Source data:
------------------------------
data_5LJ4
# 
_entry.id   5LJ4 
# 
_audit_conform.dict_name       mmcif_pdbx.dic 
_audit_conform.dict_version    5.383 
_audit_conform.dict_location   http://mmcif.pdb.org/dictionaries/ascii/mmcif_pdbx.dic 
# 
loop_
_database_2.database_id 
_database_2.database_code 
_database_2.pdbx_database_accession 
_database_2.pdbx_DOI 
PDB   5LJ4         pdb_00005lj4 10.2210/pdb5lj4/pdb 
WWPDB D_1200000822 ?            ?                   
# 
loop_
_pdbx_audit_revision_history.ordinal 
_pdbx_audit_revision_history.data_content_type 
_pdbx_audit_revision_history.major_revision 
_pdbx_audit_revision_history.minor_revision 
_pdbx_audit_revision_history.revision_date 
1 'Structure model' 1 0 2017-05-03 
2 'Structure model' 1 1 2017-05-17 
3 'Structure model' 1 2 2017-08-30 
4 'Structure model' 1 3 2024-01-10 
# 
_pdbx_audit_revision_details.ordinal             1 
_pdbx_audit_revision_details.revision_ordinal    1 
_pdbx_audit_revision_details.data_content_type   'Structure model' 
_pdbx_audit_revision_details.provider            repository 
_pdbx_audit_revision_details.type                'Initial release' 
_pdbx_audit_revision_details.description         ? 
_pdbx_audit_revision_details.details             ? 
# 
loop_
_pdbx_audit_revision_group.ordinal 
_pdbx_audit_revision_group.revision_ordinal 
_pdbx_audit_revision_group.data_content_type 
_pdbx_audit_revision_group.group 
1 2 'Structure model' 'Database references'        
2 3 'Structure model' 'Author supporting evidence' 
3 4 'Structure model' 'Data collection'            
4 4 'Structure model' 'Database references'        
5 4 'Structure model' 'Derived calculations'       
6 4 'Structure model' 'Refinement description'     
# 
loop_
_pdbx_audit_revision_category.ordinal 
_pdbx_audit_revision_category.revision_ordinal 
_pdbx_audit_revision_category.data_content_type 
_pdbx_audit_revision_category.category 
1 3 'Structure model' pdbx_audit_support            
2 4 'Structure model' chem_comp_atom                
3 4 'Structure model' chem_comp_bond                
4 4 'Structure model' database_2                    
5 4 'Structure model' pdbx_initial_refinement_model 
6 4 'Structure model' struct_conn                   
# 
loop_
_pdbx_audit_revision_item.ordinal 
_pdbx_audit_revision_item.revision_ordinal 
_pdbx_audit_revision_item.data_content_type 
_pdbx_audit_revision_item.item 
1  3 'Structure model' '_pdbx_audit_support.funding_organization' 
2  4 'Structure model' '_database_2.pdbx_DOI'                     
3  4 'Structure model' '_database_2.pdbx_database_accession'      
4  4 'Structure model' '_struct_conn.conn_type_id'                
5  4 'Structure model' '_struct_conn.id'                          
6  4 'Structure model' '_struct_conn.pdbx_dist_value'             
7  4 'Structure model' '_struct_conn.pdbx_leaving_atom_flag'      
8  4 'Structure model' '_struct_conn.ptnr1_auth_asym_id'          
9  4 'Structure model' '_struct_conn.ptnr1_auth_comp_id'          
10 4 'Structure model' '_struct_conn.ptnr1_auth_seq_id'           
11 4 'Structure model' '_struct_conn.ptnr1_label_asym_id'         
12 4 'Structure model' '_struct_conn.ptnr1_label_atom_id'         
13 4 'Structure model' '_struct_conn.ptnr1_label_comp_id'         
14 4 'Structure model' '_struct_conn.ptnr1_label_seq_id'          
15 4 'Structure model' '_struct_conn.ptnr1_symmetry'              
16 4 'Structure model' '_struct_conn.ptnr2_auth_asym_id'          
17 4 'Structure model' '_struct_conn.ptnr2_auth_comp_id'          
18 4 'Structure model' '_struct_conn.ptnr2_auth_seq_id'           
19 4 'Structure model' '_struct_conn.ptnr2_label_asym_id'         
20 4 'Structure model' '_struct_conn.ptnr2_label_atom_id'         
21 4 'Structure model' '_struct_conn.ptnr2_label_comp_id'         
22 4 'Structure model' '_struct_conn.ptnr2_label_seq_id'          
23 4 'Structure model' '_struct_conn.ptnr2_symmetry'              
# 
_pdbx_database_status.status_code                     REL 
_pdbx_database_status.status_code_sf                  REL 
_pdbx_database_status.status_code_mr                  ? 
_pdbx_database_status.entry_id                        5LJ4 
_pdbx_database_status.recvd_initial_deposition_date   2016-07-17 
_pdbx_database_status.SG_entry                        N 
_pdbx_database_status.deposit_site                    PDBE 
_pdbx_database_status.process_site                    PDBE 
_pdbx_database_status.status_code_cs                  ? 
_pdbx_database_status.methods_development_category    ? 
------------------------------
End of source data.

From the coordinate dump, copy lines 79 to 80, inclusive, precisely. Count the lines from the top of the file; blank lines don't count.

15 4 'Structure model' '_struct_conn.ptnr1_symmetry'              
16 4 'Structure model' '_struct_conn.ptnr2_auth_asym_id'          